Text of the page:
We have all spent more time behind the webcam in the last two years than ever before. The Corona pandemic has drastically changed the way we work, communicate and consume. Imagine what the world would be like without the internet and technology during this period. Society would have stalled. Also in health care, the Internet and technology were often used to keep health care accessible to those who were unable to attend a physical visit. The use of technology in healthcare is also known as e-Health or digital healthcare. Especially for COVID-19 risk groups, e-Health offered a solution. For example, by video calling the healthcare provider or sending blood pressure values via the Internet.
Yet the lack of digital skills among a large group of people is alarming. Research shows that no less than two million Dutch people are not digitally proficient. It not only concerns the elderly, many young people also have difficulty using technology. E-health can reduce the pressure on care, improve the quality of care and reduce costs. Therefore, it will be used more and more in the coming decades. But if only people with digital skills can benefit from optimal digital care, the health of the digitally illiterate will ultimately lag behind. It is therefore important to find ways in which everyone can benefit from optimal care.
Fewer unnecessary consultations with digital care
There are various forms of e-health, including telemonitoring, self-management apps, disease information websites or video calls. A good example is the Dutch website Thuisarts.nl, which has been developed by Dutch general practitioners and which provides reliable and up-to-date information to the public about health and illness.
Research has shown that this application reduces unnecessary medical appointments by advising when people should or should not go to the doctor. Telemonitoring involves measuring data in the patient’s home. This data is then sent to the healthcare provider via the Internet. This can lead to better care because the nursing staff can tailor the treatment exactly to how the patient is feeling at the moment.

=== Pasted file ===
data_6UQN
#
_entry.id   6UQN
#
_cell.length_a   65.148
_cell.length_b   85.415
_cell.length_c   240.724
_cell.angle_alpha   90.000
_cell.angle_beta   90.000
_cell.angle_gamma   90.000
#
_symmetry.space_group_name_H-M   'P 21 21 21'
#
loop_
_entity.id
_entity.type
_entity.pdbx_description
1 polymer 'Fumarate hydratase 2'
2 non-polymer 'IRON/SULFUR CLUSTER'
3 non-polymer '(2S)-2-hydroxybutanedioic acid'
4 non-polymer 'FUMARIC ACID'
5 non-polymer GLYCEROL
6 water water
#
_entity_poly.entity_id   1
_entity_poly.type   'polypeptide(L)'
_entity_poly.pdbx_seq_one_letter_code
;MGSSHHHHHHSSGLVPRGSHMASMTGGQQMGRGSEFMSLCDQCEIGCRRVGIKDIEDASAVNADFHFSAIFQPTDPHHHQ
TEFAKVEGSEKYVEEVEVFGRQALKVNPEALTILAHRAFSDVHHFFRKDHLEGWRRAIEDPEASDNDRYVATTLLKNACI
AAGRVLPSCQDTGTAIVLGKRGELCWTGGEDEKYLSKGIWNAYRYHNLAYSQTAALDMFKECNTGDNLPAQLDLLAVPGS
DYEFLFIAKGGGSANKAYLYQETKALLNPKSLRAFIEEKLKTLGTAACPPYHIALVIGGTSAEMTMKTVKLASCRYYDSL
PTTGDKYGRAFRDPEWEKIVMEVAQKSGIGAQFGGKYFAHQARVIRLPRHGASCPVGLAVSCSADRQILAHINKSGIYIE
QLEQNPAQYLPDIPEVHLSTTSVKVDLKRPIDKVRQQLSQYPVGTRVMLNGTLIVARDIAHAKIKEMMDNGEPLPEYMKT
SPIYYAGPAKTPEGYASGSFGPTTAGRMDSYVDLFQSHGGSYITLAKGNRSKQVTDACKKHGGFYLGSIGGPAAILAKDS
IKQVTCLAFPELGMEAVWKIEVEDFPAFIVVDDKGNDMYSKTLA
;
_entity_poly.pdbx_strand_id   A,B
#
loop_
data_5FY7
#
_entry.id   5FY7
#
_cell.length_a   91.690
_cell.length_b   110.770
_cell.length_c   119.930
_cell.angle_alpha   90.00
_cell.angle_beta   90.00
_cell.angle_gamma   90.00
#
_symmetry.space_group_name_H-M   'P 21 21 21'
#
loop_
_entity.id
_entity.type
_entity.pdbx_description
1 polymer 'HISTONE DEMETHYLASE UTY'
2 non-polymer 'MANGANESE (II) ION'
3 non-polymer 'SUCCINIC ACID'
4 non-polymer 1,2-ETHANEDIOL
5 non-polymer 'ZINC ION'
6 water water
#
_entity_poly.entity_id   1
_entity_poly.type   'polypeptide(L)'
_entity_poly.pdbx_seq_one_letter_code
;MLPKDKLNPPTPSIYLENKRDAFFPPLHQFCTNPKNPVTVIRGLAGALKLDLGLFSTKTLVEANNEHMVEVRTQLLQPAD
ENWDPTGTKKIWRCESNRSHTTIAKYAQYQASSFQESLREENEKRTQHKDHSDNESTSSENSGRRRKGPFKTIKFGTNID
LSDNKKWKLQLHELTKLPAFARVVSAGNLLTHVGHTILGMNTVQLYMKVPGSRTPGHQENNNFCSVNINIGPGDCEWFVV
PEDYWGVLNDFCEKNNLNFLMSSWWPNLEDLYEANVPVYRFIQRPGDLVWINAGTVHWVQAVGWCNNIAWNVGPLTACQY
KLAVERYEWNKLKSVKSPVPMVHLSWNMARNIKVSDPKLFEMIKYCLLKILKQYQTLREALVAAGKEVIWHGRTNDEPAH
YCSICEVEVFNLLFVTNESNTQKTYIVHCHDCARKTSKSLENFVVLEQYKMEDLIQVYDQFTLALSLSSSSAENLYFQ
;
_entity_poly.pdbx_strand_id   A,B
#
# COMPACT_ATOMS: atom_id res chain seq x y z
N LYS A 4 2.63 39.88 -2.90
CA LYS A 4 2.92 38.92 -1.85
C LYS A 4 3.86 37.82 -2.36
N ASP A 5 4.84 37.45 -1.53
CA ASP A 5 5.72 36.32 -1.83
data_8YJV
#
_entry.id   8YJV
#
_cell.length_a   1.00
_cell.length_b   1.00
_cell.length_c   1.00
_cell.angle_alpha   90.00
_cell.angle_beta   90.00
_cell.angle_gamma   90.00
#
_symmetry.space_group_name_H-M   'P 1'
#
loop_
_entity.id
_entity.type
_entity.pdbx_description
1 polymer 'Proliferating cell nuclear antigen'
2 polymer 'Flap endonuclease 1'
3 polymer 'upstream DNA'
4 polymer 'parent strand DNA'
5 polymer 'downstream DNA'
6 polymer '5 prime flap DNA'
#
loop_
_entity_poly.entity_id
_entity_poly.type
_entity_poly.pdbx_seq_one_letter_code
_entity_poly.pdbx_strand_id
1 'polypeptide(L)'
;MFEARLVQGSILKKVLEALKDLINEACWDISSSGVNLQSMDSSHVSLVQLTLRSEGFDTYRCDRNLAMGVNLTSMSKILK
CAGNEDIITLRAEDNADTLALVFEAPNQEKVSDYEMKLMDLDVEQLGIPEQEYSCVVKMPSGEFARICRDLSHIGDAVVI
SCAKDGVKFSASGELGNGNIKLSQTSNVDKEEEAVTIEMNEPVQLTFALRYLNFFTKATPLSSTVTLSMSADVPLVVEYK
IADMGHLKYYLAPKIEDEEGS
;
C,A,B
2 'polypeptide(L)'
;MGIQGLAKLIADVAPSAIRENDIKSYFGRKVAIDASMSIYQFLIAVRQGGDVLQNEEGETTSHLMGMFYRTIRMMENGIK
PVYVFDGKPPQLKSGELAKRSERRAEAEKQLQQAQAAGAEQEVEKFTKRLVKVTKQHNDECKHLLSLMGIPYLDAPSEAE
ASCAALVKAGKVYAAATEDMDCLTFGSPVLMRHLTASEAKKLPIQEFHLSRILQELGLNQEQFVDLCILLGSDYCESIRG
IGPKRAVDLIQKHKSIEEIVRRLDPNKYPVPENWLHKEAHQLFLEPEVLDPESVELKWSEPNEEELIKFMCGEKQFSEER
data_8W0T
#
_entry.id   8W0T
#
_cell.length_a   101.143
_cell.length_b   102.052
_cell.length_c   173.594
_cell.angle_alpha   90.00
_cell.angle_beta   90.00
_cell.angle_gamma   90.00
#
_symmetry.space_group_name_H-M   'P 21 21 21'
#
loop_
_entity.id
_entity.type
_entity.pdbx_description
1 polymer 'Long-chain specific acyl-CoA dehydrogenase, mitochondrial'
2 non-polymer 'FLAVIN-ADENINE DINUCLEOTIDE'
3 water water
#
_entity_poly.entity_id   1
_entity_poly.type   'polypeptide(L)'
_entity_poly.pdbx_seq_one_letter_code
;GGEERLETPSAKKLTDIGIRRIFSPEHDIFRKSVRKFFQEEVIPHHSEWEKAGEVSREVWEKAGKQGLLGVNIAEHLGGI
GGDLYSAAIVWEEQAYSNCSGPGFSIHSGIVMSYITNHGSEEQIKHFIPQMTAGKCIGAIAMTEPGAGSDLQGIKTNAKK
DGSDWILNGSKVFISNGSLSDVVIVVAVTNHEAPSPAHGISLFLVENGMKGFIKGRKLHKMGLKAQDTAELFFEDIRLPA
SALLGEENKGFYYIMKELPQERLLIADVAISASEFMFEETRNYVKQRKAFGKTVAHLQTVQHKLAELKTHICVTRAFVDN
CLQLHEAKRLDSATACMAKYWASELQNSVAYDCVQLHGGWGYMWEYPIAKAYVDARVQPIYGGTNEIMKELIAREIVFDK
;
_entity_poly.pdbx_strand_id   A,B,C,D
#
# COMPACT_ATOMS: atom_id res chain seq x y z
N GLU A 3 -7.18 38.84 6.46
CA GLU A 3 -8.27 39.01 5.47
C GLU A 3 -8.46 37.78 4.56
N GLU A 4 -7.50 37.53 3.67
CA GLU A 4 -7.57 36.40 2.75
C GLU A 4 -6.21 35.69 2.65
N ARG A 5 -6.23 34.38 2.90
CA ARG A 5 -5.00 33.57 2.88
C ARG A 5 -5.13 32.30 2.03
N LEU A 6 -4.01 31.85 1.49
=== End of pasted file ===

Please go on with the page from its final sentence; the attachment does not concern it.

In the past, consultations were often scheduled after a certain period of time by default, but this was not always when the patient also had complaints. By using telemonitoring, the health nurse can plan a time when the patient is not feeling well, as shown by the measurements. In addition, telemonitoring saves the patient and caregivers time because fewer consultations are required.
Politicians, including the European Commission, consider e-health to be an important priority in healthcare. But we are not aware enough that millions of people can not take advantage of these technological innovations because they do not have the skills to use them.
Narrowing of the digital divide
Although digital illiteracy is common among the elderly (> 65 years), low-skilled and ethnic minorities, it certainly also occurs among the younger and higher educated. In the Netherlands, for example, 11 percent of all adults under the age of 65 have poor digital skills. It is therefore important to invest in this now to prevent health problems in the future.
There is a lot to be gained by not only focusing on the elderly when it comes to improving digital skills, but looking at the population as a whole. Little is known about the underlying barriers for the digitally illiterate to the use of e-health. The reason for this is that this group is often not included in scientific studies. Moreover, most e-health surveys on this topic have been conducted in the United States, and the results may not necessarily be generalized to the European situation.
It is important to find tailor-made solutions that enable every citizen to benefit from optimal care. The growing health gap between digital readers and illiterates needs to be closed. After all, access to healthcare is a human right, even for those who are not digitally skilled.